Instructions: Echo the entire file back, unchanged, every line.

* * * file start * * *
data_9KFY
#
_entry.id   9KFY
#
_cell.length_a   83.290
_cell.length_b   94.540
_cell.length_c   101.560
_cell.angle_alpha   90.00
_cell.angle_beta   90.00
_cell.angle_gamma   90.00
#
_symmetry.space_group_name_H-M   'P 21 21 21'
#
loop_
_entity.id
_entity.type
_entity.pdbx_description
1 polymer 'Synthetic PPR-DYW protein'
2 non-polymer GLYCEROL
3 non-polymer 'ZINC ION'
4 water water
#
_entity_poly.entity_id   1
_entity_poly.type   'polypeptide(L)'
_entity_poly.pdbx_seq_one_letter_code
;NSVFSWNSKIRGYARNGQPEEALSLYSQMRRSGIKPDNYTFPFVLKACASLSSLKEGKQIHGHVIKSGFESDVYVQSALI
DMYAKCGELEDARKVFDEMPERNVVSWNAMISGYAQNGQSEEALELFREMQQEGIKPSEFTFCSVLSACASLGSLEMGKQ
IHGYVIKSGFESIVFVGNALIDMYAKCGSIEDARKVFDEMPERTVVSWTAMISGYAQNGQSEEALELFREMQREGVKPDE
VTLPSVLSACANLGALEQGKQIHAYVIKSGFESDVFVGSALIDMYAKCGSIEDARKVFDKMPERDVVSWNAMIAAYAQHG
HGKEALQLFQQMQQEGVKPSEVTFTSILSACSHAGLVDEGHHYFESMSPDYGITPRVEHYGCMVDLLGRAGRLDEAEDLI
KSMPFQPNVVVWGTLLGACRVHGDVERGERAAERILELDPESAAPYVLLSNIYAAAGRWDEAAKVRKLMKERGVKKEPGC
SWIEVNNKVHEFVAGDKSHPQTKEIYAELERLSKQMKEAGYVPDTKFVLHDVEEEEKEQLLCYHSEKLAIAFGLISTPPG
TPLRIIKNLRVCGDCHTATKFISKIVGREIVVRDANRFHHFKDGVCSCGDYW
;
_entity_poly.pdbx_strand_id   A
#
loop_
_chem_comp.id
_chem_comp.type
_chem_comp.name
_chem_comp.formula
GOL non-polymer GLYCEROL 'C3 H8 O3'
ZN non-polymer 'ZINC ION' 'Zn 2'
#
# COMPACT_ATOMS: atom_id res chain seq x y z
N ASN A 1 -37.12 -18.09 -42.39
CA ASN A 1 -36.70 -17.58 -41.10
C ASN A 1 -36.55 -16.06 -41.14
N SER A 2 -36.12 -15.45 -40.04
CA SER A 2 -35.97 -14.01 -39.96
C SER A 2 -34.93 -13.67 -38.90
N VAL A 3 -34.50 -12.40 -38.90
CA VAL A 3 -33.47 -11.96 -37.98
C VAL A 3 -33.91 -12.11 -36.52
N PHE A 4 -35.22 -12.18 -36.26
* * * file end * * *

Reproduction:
data_9KFY
#
_entry.id   9KFY
#
_cell.length_a   83.290
_cell.length_b   94.540
_cell.length_c   101.560
_cell.angle_alpha   90.00
_cell.angle_beta   90.00
_cell.angle_gamma   90.00
#
_symmetry.space_group_name_H-M   'P 21 21 21'
#
loop_
_entity.id
_entity.type
_entity.pdbx_description
1 polymer 'Synthetic PPR-DYW protein'
2 non-polymer GLYCEROL
3 non-polymer 'ZINC ION'
4 water water
#
_entity_poly.entity_id   1
_entity_poly.type   'polypeptide(L)'
_entity_poly.pdbx_seq_one_letter_code
;NSVFSWNSKIRGYARNGQPEEALSLYSQMRRSGIKPDNYTFPFVLKACASLSSLKEGKQIHGHVIKSGFESDVYVQSALI
DMYAKCGELEDARKVFDEMPERNVVSWNAMISGYAQNGQSEEALELFREMQQEGIKPSEFTFCSVLSACASLGSLEMGKQ
IHGYVIKSGFESIVFVGNALIDMYAKCGSIEDARKVFDEMPERTVVSWTAMISGYAQNGQSEEALELFREMQREGVKPDE
VTLPSVLSACANLGALEQGKQIHAYVIKSGFESDVFVGSALIDMYAKCGSIEDARKVFDKMPERDVVSWNAMIAAYAQHG
HGKEALQLFQQMQQEGVKPSEVTFTSILSACSHAGLVDEGHHYFESMSPDYGITPRVEHYGCMVDLLGRAGRLDEAEDLI
KSMPFQPNVVVWGTLLGACRVHGDVERGERAAERILELDPESAAPYVLLSNIYAAAGRWDEAAKVRKLMKERGVKKEPGC
SWIEVNNKVHEFVAGDKSHPQTKEIYAELERLSKQMKEAGYVPDTKFVLHDVEEEEKEQLLCYHSEKLAIAFGLISTPPG
TPLRIIKNLRVCGDCHTATKFISKIVGREIVVRDANRFHHFKDGVCSCGDYW
;
_entity_poly.pdbx_strand_id   A
#
loop_
_chem_comp.id
_chem_comp.type
_chem_comp.name
_chem_comp.formula
GOL non-polymer GLYCEROL 'C3 H8 O3'
ZN non-polymer 'ZINC ION' 'Zn 2'
#
# COMPACT_ATOMS: atom_id res chain seq x y z
N ASN A 1 -37.12 -18.09 -42.39
CA ASN A 1 -36.70 -17.58 -41.10
C ASN A 1 -36.55 -16.06 -41.14
N SER A 2 -36.12 -15.45 -40.04
CA SER A 2 -35.97 -14.01 -39.96
C SER A 2 -34.93 -13.67 -38.90
N VAL A 3 -34.50 -12.40 -38.90
CA VAL A 3 -33.47 -11.96 -37.98
C VAL A 3 -33.91 -12.11 -36.52
N PHE A 4 -35.22 -12.18 -36.26